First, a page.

Investors hate Trump. Really? Not yesterday, and not this morning. It looks like a +100-point gap-up in the DJIA. Whether individual investors like Trump matters little. The market is prophesying a pretty good four years ahead.
Don't know how to love Trump? Let Yvonne Elliman help you out!
Friday, November 4, 2016
Nine consecutive lower closes for the SPX. The longest losing streak since 1980, and with an uncertain election outcome around the corner there's little doubt many traders will spend the weekend on Desolation Row. For investors with a long-term outlook, it's all good. Since markets rarely bottom on a Friday, we're likely to see further declines early next week-> even better! A sustainable move to new highs is impossible without the kind of negative sentiment that forces assets away from weak holders and places them into strong hands.
Monday, October 24, 2016
(a) AAII Sentiment Survey for the week ending 10/19/16 shows 23.74% bulls: http://www.aaii.com/SentimentSurvey. According to Charlie Bilello of Pension Partners, that reading ranks in the 7th percentile.
(b) Global fund managers' cash levels (according to Bank of America Merrill Lynch) currently average around 5.8%. According to blogger Urban Carmel, this level equals the post-Brexit high, is higher than levels seen during the 2008-09 crash, and is at its highest level since November 2011 (shortly after the 9/11/01 terrorist attacks).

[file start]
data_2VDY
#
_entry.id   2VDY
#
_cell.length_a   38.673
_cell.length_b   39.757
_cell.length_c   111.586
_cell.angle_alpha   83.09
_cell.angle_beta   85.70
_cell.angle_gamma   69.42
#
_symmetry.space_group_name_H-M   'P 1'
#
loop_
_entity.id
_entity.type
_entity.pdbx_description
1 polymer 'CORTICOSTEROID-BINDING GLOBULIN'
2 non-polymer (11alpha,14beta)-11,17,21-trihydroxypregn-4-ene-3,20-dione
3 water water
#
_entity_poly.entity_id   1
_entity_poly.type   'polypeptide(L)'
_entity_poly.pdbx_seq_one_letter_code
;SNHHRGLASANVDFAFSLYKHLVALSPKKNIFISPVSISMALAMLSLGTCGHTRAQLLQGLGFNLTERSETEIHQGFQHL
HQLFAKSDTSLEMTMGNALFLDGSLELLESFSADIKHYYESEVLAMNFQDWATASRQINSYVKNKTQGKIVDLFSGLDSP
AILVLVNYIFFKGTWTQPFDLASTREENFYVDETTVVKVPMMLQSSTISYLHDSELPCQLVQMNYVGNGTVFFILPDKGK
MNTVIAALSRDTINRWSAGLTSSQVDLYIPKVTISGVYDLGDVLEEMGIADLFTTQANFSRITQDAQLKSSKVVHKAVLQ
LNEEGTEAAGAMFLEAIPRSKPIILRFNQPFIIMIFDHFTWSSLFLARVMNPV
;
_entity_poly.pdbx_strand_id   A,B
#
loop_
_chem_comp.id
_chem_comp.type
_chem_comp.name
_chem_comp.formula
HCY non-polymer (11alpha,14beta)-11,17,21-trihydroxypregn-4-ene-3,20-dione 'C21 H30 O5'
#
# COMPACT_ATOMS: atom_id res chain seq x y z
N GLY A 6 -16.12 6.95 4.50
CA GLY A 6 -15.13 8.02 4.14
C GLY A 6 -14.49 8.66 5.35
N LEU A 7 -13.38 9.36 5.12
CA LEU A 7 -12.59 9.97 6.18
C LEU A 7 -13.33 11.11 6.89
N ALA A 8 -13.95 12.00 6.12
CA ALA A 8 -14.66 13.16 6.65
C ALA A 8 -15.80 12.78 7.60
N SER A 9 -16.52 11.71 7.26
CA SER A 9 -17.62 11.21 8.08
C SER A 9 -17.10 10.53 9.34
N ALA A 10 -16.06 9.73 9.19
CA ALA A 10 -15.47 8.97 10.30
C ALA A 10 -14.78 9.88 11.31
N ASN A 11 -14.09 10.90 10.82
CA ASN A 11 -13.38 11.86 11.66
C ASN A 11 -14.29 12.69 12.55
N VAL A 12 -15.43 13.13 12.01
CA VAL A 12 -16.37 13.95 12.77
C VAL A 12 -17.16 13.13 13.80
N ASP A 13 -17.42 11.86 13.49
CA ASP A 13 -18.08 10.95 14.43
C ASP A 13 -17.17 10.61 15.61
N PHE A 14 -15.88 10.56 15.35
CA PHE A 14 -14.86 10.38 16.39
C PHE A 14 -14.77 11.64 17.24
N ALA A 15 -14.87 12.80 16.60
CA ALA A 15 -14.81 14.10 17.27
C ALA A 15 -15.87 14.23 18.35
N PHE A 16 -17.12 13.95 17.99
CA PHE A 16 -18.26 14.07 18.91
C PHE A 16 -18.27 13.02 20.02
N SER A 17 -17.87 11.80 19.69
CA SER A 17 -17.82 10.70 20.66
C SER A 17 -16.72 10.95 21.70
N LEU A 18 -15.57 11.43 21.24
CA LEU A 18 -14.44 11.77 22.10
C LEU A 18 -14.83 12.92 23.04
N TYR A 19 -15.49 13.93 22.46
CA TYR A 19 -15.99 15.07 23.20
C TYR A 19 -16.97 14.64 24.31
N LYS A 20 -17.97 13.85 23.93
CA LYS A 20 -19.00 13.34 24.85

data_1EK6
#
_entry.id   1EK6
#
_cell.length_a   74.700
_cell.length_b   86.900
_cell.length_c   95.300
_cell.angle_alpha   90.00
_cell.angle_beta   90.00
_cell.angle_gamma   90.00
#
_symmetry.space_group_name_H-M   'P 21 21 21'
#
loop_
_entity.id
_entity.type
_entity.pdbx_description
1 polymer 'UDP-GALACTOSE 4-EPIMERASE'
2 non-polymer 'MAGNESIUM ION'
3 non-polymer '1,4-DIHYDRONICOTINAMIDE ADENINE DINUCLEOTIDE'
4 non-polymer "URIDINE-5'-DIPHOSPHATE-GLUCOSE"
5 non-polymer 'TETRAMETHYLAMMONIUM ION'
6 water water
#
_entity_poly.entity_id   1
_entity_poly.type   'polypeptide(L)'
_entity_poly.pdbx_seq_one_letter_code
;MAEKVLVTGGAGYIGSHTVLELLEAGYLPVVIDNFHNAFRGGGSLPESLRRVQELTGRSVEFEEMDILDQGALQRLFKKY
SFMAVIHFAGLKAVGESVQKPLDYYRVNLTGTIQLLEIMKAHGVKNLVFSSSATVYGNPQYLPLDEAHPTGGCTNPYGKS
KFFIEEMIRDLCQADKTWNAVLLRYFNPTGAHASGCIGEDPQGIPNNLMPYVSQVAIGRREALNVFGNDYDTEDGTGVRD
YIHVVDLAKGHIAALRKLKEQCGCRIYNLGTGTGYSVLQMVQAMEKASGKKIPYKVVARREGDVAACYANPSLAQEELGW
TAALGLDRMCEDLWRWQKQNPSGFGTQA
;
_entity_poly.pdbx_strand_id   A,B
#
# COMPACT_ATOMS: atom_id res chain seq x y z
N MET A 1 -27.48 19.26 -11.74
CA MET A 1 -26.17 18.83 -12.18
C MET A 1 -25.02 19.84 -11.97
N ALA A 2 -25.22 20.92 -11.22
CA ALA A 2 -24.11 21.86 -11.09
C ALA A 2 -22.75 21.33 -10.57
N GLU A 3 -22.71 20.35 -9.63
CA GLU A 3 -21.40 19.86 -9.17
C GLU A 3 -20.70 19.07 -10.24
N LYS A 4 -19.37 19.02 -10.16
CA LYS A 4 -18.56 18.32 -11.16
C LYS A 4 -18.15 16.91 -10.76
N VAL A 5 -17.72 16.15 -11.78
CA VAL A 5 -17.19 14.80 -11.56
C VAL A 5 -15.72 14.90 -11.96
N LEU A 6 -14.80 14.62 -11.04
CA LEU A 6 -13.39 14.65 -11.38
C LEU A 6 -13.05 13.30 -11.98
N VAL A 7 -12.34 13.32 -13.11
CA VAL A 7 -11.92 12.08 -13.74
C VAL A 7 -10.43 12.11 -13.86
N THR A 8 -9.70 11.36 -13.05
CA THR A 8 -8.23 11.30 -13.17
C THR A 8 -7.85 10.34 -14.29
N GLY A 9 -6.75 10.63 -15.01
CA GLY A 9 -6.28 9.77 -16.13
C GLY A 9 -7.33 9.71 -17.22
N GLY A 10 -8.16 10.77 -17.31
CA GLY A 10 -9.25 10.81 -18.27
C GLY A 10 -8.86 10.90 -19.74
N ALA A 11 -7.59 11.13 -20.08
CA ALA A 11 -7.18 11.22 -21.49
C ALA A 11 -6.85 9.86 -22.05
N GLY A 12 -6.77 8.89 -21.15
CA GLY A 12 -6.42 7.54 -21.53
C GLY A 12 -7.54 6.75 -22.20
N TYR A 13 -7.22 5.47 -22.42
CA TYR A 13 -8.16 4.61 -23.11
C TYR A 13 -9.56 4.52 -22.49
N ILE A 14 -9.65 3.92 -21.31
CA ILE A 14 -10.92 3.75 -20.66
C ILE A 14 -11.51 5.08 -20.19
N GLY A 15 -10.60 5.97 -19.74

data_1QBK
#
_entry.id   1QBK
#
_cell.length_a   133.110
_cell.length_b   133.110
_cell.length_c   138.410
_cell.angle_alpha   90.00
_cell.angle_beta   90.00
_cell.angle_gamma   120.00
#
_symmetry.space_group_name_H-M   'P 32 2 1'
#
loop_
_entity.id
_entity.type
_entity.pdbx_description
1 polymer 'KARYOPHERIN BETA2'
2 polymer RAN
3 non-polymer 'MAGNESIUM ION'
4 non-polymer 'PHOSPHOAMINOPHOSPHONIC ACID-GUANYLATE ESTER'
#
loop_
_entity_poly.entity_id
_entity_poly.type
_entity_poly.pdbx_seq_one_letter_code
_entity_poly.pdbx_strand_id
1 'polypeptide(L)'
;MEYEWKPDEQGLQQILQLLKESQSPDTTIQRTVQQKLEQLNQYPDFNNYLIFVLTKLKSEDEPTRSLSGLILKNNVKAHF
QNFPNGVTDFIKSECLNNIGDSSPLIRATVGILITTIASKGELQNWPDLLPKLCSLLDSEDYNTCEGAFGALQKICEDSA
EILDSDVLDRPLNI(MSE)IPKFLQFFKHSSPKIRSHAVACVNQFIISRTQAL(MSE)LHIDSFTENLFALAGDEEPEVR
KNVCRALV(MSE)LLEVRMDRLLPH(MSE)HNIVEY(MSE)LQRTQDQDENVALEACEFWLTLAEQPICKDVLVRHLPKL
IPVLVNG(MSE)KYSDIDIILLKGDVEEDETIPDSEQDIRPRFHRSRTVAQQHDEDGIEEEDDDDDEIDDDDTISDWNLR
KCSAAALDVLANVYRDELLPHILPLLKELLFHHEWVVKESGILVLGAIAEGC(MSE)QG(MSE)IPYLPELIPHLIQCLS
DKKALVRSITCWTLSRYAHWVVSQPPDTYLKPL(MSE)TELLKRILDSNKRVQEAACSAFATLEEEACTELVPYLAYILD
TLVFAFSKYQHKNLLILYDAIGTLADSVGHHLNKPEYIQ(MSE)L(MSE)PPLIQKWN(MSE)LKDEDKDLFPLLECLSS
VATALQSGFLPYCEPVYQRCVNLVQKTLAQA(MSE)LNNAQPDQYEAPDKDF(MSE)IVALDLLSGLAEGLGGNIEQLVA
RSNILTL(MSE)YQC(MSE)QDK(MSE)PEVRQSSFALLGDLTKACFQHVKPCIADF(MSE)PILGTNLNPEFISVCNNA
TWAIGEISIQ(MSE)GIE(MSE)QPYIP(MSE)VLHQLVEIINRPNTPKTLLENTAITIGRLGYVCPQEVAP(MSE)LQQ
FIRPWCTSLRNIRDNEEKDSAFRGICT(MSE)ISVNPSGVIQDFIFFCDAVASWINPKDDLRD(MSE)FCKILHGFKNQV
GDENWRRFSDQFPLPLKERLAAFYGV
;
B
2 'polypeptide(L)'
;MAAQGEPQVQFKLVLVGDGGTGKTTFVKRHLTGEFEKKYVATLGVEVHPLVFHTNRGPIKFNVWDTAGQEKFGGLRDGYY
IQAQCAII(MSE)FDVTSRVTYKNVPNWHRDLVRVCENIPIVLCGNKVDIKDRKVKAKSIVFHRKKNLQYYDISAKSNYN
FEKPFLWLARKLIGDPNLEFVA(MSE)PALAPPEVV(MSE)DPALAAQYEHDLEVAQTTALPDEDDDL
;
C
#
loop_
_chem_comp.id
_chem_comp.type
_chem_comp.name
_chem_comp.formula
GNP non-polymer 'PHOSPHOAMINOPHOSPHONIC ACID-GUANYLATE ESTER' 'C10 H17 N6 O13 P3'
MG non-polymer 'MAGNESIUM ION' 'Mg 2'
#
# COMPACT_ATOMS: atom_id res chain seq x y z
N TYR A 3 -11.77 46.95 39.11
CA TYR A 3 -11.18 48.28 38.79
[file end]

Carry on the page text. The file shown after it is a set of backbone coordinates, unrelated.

(c) Everyone's worried about the election, and apparently sidelined 'til it's over.
(d) Emerging markets have outperformed since the January lows, and fund managers have increased exposure to the sector. The correct contrarian response in a typical year might be to sell at this point. However, I don't believe it's a typical year.
In my opinion, all of the above paints an extremely bullish picture.
Friday, September 30, 2016
What's lining up this morning?
(a) The ES (SPX futures) printed an overnight low of 2135 (now changing hands at 2143). Not quite 2124, but perhaps 'close enough.'
(b) An elevated put/call ratio.
(c) A -1600 tick was recorded on Thursday, 'the lowest since September 9 and equal to the one on May 18.'
(d) The Deutsche Bank crisis resembles (and may be remembered as) the Fall 2016 equivalent of the summer Brexit crisis.
I would say it all looks good, and expect the markets to rally over the next two weeks.